And then those two little bits on the end, the key strike and the four-finger eye strike? Okay, so the key strike is actually a bit more powerful than it seems — you’re shifting to a square horse, and you can get a surprising amount of power from that shift. But it’s a key strike. You are literally hitting with one knuckle. The only targets we ever hit with a key strike are the solar plexus, the ulna of a straight arm, and the ribs (where we strike sideways to slot in between individual ribs). And the next strike is an eye strike. There is literally only one possible target for an eye strike.

(Okay, two targets, unless you’re fighting Nick Fury.)

When you hit someone in the body with a strong punch, yes, you want to have the power of your whole body behind it, because that’s the difference between a good punch and a bad punch. But how much body weight do you actually need to put into a single-knuckle precision strike to the solar plexus? How hard do you need to hit your attacker when you are jabbing them in the eye?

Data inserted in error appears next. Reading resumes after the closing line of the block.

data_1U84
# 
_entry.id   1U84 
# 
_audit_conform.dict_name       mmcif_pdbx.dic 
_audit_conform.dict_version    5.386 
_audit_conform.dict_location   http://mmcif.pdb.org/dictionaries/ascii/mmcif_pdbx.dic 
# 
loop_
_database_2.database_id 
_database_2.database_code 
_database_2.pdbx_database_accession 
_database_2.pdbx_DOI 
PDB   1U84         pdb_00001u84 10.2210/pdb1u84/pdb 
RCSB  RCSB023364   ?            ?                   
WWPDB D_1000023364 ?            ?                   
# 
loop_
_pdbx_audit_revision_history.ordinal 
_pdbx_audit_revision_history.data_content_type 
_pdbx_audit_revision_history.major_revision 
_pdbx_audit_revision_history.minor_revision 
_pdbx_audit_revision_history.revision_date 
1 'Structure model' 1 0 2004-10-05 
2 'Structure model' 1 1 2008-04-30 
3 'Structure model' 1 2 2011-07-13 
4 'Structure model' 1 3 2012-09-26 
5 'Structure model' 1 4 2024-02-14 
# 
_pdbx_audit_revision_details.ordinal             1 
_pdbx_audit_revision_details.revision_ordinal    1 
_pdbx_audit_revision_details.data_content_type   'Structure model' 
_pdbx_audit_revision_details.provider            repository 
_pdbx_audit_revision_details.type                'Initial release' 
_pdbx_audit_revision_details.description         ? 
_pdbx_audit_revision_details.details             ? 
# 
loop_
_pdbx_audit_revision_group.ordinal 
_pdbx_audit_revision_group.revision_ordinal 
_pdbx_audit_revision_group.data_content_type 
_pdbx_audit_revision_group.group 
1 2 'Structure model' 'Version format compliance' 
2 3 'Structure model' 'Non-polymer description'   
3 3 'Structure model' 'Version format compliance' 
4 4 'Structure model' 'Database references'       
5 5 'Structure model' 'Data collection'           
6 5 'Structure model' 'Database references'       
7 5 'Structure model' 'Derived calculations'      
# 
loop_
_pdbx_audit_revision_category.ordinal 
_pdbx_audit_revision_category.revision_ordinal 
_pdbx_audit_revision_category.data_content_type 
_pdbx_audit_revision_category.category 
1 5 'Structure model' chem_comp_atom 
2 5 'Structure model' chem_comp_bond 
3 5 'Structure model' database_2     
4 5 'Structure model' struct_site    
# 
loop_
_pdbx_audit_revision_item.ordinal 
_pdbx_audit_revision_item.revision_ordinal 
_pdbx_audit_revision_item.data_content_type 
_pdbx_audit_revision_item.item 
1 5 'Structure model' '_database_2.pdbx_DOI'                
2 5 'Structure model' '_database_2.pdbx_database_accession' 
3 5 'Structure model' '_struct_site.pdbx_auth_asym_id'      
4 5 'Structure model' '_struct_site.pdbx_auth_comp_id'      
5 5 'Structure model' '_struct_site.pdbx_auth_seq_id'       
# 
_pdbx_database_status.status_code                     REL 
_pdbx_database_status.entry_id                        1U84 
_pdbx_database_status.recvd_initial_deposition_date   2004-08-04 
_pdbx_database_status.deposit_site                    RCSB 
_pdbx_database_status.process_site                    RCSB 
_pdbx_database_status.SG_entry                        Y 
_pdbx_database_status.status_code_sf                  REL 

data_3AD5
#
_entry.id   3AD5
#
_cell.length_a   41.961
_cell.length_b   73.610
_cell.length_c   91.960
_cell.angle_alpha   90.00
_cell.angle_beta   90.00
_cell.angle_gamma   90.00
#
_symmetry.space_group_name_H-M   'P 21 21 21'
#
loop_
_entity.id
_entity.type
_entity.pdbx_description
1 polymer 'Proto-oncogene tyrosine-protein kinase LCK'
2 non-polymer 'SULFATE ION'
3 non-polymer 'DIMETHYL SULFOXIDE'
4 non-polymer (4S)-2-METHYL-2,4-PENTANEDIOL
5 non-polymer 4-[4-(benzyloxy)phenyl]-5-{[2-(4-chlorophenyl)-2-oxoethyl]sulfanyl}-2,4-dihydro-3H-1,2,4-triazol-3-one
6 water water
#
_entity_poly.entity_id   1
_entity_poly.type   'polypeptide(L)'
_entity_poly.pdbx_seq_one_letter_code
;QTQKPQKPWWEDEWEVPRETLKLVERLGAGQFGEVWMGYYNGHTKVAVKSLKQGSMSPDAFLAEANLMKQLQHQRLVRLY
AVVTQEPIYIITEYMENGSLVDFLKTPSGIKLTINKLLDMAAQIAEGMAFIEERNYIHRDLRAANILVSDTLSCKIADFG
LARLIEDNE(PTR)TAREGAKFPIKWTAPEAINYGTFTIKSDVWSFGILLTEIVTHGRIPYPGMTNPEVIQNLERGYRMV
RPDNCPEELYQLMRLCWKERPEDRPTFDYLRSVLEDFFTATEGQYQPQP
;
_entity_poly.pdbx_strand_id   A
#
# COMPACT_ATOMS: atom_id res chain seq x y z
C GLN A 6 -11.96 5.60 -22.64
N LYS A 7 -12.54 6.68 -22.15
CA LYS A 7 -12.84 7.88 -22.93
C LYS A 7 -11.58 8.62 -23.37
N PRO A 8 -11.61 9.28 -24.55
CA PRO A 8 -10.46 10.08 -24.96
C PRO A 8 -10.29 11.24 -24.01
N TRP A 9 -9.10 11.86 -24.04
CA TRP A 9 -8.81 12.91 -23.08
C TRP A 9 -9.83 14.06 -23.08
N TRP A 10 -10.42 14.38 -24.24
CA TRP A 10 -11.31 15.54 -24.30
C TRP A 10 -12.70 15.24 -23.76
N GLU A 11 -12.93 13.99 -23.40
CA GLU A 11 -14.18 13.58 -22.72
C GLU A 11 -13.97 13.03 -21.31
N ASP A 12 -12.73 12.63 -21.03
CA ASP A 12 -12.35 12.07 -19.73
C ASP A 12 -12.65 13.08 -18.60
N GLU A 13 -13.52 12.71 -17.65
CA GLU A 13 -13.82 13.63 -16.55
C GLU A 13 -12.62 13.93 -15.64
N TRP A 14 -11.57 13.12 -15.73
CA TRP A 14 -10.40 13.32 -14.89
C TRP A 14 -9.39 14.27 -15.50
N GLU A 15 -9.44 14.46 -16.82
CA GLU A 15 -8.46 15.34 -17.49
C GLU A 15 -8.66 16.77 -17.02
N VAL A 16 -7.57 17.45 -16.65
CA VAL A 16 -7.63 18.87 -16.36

To be clear, the answer is still “reasonably hard”. But you can get to “reasonably hard” with speed moves, the quick flicks that move like a boxer’s jab, rather than power moves that strike more slowly but with a ton of power behind them. In fact, putting a ton of power into a move meant to be delivered with speed will at best make it look like you’re that one soprano in the chorus who holds every high note for half a beat too long, and at worst will throw off your aim. There are very few scenarios in which putting all of your power into an eye strike results in you punching through the lab goggles your attacker was wearing and then making his skull explode due to the sheer power of your badassfulness.